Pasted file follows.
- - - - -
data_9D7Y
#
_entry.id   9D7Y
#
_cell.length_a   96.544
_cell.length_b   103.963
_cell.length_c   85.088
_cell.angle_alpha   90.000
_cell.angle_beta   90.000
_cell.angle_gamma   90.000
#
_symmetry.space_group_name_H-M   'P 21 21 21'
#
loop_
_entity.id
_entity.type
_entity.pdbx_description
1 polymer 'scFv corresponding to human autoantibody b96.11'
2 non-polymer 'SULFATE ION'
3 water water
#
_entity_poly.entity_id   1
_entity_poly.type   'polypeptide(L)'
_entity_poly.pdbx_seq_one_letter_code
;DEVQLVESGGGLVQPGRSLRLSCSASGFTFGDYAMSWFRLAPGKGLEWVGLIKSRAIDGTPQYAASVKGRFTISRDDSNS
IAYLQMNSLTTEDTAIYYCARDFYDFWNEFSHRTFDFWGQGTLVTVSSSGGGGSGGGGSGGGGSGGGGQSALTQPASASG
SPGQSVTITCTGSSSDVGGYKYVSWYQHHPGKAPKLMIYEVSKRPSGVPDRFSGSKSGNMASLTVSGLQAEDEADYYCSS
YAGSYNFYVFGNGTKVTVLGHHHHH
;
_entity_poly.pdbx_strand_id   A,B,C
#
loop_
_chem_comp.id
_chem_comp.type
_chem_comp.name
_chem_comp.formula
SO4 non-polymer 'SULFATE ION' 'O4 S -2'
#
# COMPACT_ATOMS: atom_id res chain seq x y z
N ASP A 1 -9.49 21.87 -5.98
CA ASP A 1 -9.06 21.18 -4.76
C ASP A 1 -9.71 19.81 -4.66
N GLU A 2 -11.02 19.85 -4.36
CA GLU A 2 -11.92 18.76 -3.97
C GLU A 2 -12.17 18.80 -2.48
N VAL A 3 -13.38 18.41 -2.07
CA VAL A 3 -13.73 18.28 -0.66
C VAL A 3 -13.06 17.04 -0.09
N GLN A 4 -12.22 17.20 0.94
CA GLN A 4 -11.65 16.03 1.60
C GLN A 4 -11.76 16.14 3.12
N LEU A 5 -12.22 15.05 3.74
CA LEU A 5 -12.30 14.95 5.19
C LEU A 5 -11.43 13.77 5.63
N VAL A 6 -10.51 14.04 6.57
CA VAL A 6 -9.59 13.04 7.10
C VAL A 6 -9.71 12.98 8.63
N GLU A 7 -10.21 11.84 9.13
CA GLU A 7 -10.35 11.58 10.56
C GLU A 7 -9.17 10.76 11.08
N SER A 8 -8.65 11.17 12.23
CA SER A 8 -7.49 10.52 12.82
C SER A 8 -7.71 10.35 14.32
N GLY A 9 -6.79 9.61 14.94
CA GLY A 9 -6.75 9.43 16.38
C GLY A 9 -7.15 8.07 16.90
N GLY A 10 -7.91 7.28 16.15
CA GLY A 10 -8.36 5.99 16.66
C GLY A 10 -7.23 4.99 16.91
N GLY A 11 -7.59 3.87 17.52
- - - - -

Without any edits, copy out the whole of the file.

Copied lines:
data_9D7Y
#
_entry.id   9D7Y
#
_cell.length_a   96.544
_cell.length_b   103.963
_cell.length_c   85.088
_cell.angle_alpha   90.000
_cell.angle_beta   90.000
_cell.angle_gamma   90.000
#
_symmetry.space_group_name_H-M   'P 21 21 21'
#
loop_
_entity.id
_entity.type
_entity.pdbx_description
1 polymer 'scFv corresponding to human autoantibody b96.11'
2 non-polymer 'SULFATE ION'
3 water water
#
_entity_poly.entity_id   1
_entity_poly.type   'polypeptide(L)'
_entity_poly.pdbx_seq_one_letter_code
;DEVQLVESGGGLVQPGRSLRLSCSASGFTFGDYAMSWFRLAPGKGLEWVGLIKSRAIDGTPQYAASVKGRFTISRDDSNS
IAYLQMNSLTTEDTAIYYCARDFYDFWNEFSHRTFDFWGQGTLVTVSSSGGGGSGGGGSGGGGSGGGGQSALTQPASASG
SPGQSVTITCTGSSSDVGGYKYVSWYQHHPGKAPKLMIYEVSKRPSGVPDRFSGSKSGNMASLTVSGLQAEDEADYYCSS
YAGSYNFYVFGNGTKVTVLGHHHHH
;
_entity_poly.pdbx_strand_id   A,B,C
#
loop_
_chem_comp.id
_chem_comp.type
_chem_comp.name
_chem_comp.formula
SO4 non-polymer 'SULFATE ION' 'O4 S -2'
#
# COMPACT_ATOMS: atom_id res chain seq x y z
N ASP A 1 -9.49 21.87 -5.98
CA ASP A 1 -9.06 21.18 -4.76
C ASP A 1 -9.71 19.81 -4.66
N GLU A 2 -11.02 19.85 -4.36
CA GLU A 2 -11.92 18.76 -3.97
C GLU A 2 -12.17 18.80 -2.48
N VAL A 3 -13.38 18.41 -2.07
CA VAL A 3 -13.73 18.28 -0.66
C VAL A 3 -13.06 17.04 -0.09
N GLN A 4 -12.22 17.20 0.94
CA GLN A 4 -11.65 16.03 1.60
C GLN A 4 -11.76 16.14 3.12
N LEU A 5 -12.22 15.05 3.74
CA LEU A 5 -12.30 14.95 5.19
C LEU A 5 -11.43 13.77 5.63
N VAL A 6 -10.51 14.04 6.57
CA VAL A 6 -9.59 13.04 7.10
C VAL A 6 -9.71 12.98 8.63
N GLU A 7 -10.21 11.84 9.13
CA GLU A 7 -10.35 11.58 10.56
C GLU A 7 -9.17 10.76 11.08
N SER A 8 -8.65 11.17 12.23
CA SER A 8 -7.49 10.52 12.82
C SER A 8 -7.71 10.35 14.32
N GLY A 9 -6.79 9.61 14.94
CA GLY A 9 -6.75 9.43 16.38
C GLY A 9 -7.15 8.07 16.90
N GLY A 10 -7.91 7.28 16.15
CA GLY A 10 -8.36 5.99 16.66
C GLY A 10 -7.23 4.99 16.91
N GLY A 11 -7.59 3.87 17.52